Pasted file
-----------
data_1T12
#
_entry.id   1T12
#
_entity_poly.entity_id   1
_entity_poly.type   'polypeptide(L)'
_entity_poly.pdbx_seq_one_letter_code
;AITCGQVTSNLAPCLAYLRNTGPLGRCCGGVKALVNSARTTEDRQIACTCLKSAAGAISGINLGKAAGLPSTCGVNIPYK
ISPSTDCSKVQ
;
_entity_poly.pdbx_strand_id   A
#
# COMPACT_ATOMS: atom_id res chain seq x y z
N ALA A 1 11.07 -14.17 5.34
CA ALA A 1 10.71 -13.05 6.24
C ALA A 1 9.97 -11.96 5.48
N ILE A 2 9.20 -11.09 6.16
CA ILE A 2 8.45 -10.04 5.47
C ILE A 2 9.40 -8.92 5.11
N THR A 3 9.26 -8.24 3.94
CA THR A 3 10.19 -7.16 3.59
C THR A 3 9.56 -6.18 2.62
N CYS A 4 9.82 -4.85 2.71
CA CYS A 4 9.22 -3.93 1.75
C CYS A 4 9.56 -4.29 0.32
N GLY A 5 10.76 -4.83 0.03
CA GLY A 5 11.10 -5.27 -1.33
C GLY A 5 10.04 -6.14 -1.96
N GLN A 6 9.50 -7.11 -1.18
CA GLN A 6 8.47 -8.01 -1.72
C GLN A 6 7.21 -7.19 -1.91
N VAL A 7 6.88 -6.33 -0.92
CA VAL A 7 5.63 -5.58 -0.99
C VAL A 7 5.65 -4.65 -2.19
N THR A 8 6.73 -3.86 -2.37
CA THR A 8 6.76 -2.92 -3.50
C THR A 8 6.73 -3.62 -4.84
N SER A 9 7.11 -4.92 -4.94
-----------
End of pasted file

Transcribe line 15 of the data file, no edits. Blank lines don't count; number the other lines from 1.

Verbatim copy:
CA ALA A 1 10.71 -13.05 6.24